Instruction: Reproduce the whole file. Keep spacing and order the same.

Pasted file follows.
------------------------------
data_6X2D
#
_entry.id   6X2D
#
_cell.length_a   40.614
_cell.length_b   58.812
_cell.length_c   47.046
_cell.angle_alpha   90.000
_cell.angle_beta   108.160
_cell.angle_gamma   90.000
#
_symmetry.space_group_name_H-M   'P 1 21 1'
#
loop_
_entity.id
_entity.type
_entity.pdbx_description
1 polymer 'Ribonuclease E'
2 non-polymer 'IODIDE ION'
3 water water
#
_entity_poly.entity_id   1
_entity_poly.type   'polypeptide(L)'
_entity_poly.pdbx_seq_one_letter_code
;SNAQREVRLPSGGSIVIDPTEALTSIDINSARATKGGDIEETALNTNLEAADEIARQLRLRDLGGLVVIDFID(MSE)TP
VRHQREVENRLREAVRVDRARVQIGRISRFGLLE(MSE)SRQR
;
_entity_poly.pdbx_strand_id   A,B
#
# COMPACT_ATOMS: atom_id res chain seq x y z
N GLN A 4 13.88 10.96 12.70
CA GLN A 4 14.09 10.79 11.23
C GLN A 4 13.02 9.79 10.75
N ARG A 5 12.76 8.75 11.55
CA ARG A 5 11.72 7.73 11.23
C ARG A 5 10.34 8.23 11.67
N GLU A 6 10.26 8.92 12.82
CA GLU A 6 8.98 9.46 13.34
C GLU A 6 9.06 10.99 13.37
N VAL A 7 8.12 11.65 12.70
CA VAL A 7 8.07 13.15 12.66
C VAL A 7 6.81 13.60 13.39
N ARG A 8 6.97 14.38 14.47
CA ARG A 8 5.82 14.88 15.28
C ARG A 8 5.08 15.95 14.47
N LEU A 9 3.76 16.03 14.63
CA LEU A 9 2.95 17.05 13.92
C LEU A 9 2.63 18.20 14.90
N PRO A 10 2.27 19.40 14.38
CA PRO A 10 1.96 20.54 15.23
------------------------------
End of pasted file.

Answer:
data_6X2D
#
_entry.id   6X2D
#
_cell.length_a   40.614
_cell.length_b   58.812
_cell.length_c   47.046
_cell.angle_alpha   90.000
_cell.angle_beta   108.160
_cell.angle_gamma   90.000
#
_symmetry.space_group_name_H-M   'P 1 21 1'
#
loop_
_entity.id
_entity.type
_entity.pdbx_description
1 polymer 'Ribonuclease E'
2 non-polymer 'IODIDE ION'
3 water water
#
_entity_poly.entity_id   1
_entity_poly.type   'polypeptide(L)'
_entity_poly.pdbx_seq_one_letter_code
;SNAQREVRLPSGGSIVIDPTEALTSIDINSARATKGGDIEETALNTNLEAADEIARQLRLRDLGGLVVIDFID(MSE)TP
VRHQREVENRLREAVRVDRARVQIGRISRFGLLE(MSE)SRQR
;
_entity_poly.pdbx_strand_id   A,B
#
# COMPACT_ATOMS: atom_id res chain seq x y z
N GLN A 4 13.88 10.96 12.70
CA GLN A 4 14.09 10.79 11.23
C GLN A 4 13.02 9.79 10.75
N ARG A 5 12.76 8.75 11.55
CA ARG A 5 11.72 7.73 11.23
C ARG A 5 10.34 8.23 11.67
N GLU A 6 10.26 8.92 12.82
CA GLU A 6 8.98 9.46 13.34
C GLU A 6 9.06 10.99 13.37
N VAL A 7 8.12 11.65 12.70
CA VAL A 7 8.07 13.15 12.66
C VAL A 7 6.81 13.60 13.39
N ARG A 8 6.97 14.38 14.47
CA ARG A 8 5.82 14.88 15.28
C ARG A 8 5.08 15.95 14.47
N LEU A 9 3.76 16.03 14.63
CA LEU A 9 2.95 17.05 13.92
C LEU A 9 2.63 18.20 14.90
N PRO A 10 2.27 19.40 14.38
CA PRO A 10 1.96 20.54 15.23